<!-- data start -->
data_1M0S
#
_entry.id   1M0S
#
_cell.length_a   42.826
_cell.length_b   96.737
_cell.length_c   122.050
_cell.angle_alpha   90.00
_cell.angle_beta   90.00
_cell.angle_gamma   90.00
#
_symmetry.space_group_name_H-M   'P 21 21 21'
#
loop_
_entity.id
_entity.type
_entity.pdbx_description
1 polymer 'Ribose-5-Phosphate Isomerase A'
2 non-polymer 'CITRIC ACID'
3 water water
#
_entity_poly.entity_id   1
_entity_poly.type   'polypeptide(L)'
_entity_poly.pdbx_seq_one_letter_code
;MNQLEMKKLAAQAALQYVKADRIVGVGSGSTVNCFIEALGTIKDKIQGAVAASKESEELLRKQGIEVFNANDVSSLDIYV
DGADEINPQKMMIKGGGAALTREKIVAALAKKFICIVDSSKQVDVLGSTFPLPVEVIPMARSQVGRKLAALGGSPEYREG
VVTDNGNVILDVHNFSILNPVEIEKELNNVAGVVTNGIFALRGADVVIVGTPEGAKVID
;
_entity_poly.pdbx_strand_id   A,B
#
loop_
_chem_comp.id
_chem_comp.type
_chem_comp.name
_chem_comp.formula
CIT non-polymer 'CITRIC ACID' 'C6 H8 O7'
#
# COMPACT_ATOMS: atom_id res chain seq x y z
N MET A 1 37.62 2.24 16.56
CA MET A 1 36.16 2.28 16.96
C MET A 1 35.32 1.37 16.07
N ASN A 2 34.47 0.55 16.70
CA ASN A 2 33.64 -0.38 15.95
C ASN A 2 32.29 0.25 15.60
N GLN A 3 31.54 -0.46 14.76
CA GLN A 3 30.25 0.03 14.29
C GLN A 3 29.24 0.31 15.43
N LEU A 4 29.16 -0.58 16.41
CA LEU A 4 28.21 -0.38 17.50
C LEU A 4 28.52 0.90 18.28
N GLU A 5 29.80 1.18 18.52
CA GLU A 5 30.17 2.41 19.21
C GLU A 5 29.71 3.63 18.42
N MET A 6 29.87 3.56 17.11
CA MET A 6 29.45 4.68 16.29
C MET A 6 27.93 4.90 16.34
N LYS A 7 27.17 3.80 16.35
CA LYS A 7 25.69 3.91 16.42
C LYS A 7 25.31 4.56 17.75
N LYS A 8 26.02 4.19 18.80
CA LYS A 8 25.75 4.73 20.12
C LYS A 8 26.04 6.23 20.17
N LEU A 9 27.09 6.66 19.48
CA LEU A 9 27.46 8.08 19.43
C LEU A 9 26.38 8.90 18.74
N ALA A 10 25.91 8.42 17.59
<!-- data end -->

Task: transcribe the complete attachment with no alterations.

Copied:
data_1M0S
#
_entry.id   1M0S
#
_cell.length_a   42.826
_cell.length_b   96.737
_cell.length_c   122.050
_cell.angle_alpha   90.00
_cell.angle_beta   90.00
_cell.angle_gamma   90.00
#
_symmetry.space_group_name_H-M   'P 21 21 21'
#
loop_
_entity.id
_entity.type
_entity.pdbx_description
1 polymer 'Ribose-5-Phosphate Isomerase A'
2 non-polymer 'CITRIC ACID'
3 water water
#
_entity_poly.entity_id   1
_entity_poly.type   'polypeptide(L)'
_entity_poly.pdbx_seq_one_letter_code
;MNQLEMKKLAAQAALQYVKADRIVGVGSGSTVNCFIEALGTIKDKIQGAVAASKESEELLRKQGIEVFNANDVSSLDIYV
DGADEINPQKMMIKGGGAALTREKIVAALAKKFICIVDSSKQVDVLGSTFPLPVEVIPMARSQVGRKLAALGGSPEYREG
VVTDNGNVILDVHNFSILNPVEIEKELNNVAGVVTNGIFALRGADVVIVGTPEGAKVID
;
_entity_poly.pdbx_strand_id   A,B
#
loop_
_chem_comp.id
_chem_comp.type
_chem_comp.name
_chem_comp.formula
CIT non-polymer 'CITRIC ACID' 'C6 H8 O7'
#
# COMPACT_ATOMS: atom_id res chain seq x y z
N MET A 1 37.62 2.24 16.56
CA MET A 1 36.16 2.28 16.96
C MET A 1 35.32 1.37 16.07
N ASN A 2 34.47 0.55 16.70
CA ASN A 2 33.64 -0.38 15.95
C ASN A 2 32.29 0.25 15.60
N GLN A 3 31.54 -0.46 14.76
CA GLN A 3 30.25 0.03 14.29
C GLN A 3 29.24 0.31 15.43
N LEU A 4 29.16 -0.58 16.41
CA LEU A 4 28.21 -0.38 17.50
C LEU A 4 28.52 0.90 18.28
N GLU A 5 29.80 1.18 18.52
CA GLU A 5 30.17 2.41 19.21
C GLU A 5 29.71 3.63 18.42
N MET A 6 29.87 3.56 17.11
CA MET A 6 29.45 4.68 16.29
C MET A 6 27.93 4.90 16.34
N LYS A 7 27.17 3.80 16.35
CA LYS A 7 25.69 3.91 16.42
C LYS A 7 25.31 4.56 17.75
N LYS A 8 26.02 4.19 18.80
CA LYS A 8 25.75 4.73 20.12
C LYS A 8 26.04 6.23 20.17
N LEU A 9 27.09 6.66 19.48
CA LEU A 9 27.46 8.08 19.43
C LEU A 9 26.38 8.90 18.74
N ALA A 10 25.91 8.42 17.59